It would appear that the confiscation and analysis of personal electronics at the US border is intensifiying and that people are starting to get up in arms about it. It's more than just laptops that US ICE (Immigration and Customs Enforcement) are spiriting away (for up to two weeks at a time, which defeats the purpose of trying to fly anywhere): Cellular phones are being meddled with and sometimes data is erased (for one reason or another; I tend to lean toward Hanlon's Razor to explain this), corporate laptops are being taken away from travelers unless the log into the …

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Bruce Schneier on the false dichotomy between privacy and security.

If I ever get around to having children, I might name my first boy after Bruce Schneier because he's got a lot more on the ball than I ever will. This time around, Schneier has weighed in on the privacy versus security debate in US policy and why it's not really debatable in the manner it's being presented in because personal privacy and national security are not, in fact, opposed to one another. His commentary was provoked by Michael McConnell (Director of National Intelligence) stating in the 21 January 2008 edition of the New Yorker that he wanted to monitor …

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US Judicial system debates the legality of searching laptops at the border for no discernable reason.

For a while now I've been hearing about (and thus keeping an eye on) stories from people whose laptops are being confiscated at the border and examined, as sort of a gill net for anything shady (or that they don't understand). Usually you hear about it in the context of people getting busted for carrying child pornography but more often than not it's Joe or Jane User. The US government says that going through someone's data without a warrant is no different from going through someone's suitcase without a warrant; Idisagree, for reasons better elucidated by Judge Dean Pregerson of …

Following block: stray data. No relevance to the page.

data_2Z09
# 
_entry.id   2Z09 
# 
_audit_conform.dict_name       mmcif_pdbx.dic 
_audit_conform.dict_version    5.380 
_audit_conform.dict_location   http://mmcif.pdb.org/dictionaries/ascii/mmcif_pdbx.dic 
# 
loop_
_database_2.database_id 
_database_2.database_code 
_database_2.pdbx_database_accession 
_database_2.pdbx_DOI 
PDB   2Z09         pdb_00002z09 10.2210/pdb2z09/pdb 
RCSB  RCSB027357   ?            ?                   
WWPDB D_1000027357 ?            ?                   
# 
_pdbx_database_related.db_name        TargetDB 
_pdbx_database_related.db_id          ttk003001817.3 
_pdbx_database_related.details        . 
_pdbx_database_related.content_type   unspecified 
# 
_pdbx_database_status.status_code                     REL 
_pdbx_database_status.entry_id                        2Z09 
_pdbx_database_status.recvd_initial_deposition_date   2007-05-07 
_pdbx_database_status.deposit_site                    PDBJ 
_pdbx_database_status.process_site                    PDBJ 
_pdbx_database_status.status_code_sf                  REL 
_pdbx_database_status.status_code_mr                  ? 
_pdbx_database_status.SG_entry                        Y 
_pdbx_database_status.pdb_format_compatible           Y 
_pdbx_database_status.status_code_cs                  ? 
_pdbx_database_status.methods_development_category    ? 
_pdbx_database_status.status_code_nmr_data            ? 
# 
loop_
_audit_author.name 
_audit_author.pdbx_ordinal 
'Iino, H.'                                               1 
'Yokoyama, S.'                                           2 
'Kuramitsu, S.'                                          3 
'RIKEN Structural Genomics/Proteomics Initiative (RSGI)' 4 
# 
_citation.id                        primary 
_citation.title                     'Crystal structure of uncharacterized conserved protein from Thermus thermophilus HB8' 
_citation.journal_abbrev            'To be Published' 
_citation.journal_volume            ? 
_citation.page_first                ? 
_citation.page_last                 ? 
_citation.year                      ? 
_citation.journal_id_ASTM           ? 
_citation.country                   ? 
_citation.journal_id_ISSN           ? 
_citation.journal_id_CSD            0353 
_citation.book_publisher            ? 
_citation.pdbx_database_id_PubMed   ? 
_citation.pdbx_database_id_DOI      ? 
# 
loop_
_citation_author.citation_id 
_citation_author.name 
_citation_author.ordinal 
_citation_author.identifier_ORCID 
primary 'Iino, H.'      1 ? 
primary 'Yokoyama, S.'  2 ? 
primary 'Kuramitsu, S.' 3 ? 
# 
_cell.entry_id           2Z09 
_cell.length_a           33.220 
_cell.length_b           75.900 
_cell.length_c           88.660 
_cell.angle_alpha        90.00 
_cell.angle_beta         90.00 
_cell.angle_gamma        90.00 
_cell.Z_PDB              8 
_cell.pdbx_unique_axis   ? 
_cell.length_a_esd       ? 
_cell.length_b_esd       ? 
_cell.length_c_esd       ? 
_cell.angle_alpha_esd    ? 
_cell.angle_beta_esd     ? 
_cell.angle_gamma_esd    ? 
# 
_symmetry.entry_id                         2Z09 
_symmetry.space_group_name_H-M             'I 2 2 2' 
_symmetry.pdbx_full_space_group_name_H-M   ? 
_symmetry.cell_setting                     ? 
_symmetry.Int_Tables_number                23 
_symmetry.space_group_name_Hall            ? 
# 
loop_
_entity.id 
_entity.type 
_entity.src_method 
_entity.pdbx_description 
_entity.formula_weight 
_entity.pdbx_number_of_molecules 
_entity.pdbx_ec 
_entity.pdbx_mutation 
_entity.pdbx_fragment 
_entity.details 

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It seems that the one book they read was 1984.

George W. Bush, while at NSA headquarters yesterday, asked the US Congress to turn the NSA program that allows any and all communications to be monitored without a warrant into a law rather than letting the program expire in February of 2008. While this law does not give operatives carte blanche to break into a home and plant monitoring devices or copy data from computers (that's covered by another set of statutes entirely), it does mean that they can record and analyze telephone calls, e-mails, and other forms of communication without oversight or legal record. As to why he didn't …

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The FBI's data mining program took a mile when it was given an inch. Film at eleven.

A number of lawsuits and Freedom of Information Act requests filed by the Electronic Frontier Foundation have confirmed what people have been saying since the get-go, which is that the FBI's telecommunications data mining program went far beyond what it was supposed to (login/password required, bugmenot.com will hook you up). It's well known and documented that the US government's been leaning on telecommunication companies all across the country (and a few rolled over and bared their throats without even being ordered) to provide them with lists of names and numbers of their customers so that who called whom …